Objects are organized by object type.
The object's type determines which fields, statuses, connections, forms, and workflows apply to an object. Object types become the core of your database’s custom configuration.
Object Type Hierarchy
When object types are designed, most object types will be defined “under” other object types in a hierarchy as shown in Figure 1-1. Whatever is true for a type is true for its sub-types. In technical term, the subtype inherits from the super type. For example, if the Special Project object type is under the Project object type, then everything that’s true for Projects will be true for Special Projects. If a Project can have a Project Update form, then a Special Project can have a Project Update form. If a Project can have a “managed by” connection, then a Special Project can also have a “managed by” connection.
In the example below, the File Server, Host Server, Desktop Computer, and Laptop Computer types are all under the Computer type, which in turn is under the Hardware type. Anything true (configured) for Hardware becomes true for computers, because a computer is a piece of hardware. And anything configured for a Computer becomes true for any File Server, because a File Server is a Computer and is a piece of Hardware. The phrase "is a" is important here. If the type hierarchy is designed correctly then every individual noun can be said that it "is a" for every type going up the hierarchy.
Like a zoo
One way to picture in your mind how the Object Type hierarchy works is to visualize the hierarchy of the animals in a zoo. What’s true for mammals is true for large cats, elephants, and bears. Whatever is true for large cats is also true for lions, and tigers. If mammals are air breathing and have live births then so do the large cats and the lions. This makes sense because a lion "is a large cat, which "is a" mammal.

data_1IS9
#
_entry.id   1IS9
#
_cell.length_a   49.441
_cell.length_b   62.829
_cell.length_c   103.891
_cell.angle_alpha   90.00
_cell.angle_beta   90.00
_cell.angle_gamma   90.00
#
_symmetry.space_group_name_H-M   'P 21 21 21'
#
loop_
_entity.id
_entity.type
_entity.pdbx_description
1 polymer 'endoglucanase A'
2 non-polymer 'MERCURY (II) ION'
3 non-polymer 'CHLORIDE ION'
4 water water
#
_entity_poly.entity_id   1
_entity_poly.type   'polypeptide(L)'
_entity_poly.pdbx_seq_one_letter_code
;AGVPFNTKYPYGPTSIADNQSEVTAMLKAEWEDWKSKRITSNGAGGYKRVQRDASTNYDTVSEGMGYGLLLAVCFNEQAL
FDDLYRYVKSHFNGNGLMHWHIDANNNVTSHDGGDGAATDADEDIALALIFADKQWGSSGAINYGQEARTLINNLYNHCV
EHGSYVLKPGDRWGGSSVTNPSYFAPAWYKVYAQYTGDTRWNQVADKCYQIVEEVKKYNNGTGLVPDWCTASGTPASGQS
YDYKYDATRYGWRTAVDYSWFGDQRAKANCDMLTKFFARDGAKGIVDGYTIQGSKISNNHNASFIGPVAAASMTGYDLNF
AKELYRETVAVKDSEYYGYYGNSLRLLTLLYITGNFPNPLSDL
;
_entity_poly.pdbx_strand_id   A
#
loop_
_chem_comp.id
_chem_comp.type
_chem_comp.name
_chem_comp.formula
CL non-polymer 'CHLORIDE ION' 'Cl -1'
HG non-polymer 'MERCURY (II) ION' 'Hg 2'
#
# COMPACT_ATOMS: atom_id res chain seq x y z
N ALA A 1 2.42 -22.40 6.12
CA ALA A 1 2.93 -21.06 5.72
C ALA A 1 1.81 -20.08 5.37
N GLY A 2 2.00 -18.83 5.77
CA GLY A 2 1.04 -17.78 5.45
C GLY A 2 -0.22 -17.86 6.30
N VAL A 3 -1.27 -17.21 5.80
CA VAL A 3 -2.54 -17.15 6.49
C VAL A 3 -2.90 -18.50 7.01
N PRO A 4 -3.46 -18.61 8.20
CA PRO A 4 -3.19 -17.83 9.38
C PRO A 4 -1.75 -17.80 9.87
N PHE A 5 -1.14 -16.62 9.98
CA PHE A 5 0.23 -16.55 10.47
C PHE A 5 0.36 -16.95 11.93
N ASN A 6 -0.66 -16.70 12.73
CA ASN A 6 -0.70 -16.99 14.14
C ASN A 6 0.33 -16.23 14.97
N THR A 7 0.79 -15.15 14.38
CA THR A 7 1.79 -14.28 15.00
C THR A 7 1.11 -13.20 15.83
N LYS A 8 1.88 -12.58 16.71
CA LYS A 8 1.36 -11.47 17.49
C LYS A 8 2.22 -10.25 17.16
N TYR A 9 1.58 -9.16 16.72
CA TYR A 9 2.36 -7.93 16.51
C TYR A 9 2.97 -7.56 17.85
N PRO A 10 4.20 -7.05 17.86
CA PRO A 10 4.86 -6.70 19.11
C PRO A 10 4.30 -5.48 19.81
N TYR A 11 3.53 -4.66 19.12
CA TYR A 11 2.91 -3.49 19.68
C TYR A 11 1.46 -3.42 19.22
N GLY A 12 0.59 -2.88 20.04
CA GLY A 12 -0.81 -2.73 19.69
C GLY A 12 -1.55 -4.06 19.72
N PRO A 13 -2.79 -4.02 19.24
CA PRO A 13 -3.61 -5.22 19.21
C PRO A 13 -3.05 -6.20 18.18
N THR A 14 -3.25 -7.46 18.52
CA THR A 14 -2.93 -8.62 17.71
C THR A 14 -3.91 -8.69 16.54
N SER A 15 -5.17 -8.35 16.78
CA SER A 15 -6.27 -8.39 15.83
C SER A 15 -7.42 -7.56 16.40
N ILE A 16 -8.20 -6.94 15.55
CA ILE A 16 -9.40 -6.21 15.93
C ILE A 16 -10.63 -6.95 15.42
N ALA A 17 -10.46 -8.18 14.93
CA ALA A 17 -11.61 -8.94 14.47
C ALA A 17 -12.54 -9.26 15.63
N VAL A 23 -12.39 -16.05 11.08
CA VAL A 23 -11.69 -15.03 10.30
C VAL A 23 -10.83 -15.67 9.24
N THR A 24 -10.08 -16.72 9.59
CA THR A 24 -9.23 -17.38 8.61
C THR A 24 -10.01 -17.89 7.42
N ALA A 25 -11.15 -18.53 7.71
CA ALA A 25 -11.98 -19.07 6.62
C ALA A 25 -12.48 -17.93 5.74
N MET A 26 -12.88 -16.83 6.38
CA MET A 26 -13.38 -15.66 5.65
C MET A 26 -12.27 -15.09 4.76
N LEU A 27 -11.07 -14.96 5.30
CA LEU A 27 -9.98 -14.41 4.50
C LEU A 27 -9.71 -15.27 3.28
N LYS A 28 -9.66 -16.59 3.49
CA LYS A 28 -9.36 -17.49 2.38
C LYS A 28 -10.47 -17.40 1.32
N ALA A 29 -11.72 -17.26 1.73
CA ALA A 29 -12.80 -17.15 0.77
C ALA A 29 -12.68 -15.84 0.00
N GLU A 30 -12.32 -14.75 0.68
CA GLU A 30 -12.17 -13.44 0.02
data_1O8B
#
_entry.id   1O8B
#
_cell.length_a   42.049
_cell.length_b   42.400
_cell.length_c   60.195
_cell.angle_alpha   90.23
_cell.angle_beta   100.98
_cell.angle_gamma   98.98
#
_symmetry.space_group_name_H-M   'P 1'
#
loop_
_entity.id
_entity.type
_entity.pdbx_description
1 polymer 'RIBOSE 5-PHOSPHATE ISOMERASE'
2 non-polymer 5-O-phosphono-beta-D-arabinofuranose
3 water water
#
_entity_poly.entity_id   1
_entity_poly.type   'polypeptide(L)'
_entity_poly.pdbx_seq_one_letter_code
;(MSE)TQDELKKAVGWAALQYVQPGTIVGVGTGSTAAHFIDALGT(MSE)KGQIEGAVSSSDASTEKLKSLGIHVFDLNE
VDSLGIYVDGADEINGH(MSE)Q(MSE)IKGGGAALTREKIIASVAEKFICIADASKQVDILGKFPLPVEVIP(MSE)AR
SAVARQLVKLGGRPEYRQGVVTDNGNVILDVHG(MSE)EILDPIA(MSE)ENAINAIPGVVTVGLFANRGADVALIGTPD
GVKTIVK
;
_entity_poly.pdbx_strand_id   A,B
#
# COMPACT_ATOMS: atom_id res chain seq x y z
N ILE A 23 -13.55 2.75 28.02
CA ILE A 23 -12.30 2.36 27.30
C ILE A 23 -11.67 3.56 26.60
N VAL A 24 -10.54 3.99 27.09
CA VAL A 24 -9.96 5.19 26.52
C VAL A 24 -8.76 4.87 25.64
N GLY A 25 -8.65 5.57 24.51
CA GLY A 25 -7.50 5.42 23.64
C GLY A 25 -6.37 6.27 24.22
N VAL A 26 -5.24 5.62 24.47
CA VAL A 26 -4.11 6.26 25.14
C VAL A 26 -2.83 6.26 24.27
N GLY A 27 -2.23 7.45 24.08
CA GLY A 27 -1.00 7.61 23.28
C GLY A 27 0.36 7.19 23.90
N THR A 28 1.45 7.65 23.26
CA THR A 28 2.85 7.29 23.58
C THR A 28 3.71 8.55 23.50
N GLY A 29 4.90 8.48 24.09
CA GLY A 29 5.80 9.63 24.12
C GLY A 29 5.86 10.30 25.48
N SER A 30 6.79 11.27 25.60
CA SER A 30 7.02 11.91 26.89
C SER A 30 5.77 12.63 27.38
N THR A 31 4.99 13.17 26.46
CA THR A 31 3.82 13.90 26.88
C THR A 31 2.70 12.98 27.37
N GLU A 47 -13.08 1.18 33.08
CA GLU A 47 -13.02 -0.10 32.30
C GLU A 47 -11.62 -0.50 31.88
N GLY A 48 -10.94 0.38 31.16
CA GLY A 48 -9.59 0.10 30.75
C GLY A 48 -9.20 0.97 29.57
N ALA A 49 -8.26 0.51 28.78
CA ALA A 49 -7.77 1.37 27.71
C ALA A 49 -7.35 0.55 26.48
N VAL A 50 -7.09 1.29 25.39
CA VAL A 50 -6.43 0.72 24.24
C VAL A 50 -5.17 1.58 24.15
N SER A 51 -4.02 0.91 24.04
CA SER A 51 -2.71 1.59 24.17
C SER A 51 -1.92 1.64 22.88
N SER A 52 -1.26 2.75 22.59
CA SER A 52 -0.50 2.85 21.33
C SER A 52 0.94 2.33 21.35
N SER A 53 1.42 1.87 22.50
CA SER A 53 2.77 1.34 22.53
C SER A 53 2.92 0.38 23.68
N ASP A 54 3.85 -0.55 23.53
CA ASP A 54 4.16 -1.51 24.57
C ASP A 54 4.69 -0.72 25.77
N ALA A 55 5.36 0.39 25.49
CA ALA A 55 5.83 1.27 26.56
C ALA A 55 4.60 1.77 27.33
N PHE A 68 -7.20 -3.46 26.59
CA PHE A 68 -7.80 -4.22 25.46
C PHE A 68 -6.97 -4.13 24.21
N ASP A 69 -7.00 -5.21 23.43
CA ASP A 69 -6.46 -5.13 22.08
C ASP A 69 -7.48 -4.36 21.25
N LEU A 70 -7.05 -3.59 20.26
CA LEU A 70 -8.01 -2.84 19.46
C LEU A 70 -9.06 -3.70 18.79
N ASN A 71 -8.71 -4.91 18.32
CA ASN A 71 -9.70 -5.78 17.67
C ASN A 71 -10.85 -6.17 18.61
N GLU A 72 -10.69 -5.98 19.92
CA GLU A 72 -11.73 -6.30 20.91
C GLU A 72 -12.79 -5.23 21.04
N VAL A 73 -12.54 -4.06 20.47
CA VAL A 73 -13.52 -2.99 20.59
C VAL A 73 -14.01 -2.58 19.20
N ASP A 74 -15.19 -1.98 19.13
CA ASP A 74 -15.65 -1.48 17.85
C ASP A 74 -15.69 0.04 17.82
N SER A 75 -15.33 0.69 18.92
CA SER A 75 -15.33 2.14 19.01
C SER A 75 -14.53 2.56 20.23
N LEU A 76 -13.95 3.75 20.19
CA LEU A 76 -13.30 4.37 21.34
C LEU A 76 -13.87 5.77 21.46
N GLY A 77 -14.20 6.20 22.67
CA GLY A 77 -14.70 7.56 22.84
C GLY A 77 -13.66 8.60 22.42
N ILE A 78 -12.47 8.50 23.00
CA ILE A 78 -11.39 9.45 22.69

If you say, “Give me a list of all the Lions”, it will include the zoo’s four lions. A list for all the large cats will include those four lions and all the tigers. A list of all the mammals will include the four lions, the tigers and all the other mammals.
The Object Type hierarchy works the same way. Referring again to image above, if you select Computer it will include all the computers including the file servers. Selecting Virtual Machine will include every virtual machine, including objects that belong to every sub-type. This method of selecting objects by their type works because a web server is a virtual machine in the same way that a lion is a mammal and is an animal.
The hierarchy concept is clean and simple (that's why we used the zoo example, a bear is seldom also a fish), but reality tends to be complex. A person could easily be a board member, customer, and founder all at the same time. A part can be a component and a finished product. A company can be both a customer and a vendor.
TejonBT handles reality by allowing any object to belong to multiple types, we call this Object Multi-Type. Every aspect of every type for the object is aggregated together and it all applies to the type. And, it's easy to add a new type tp an object once that new type applies in reality.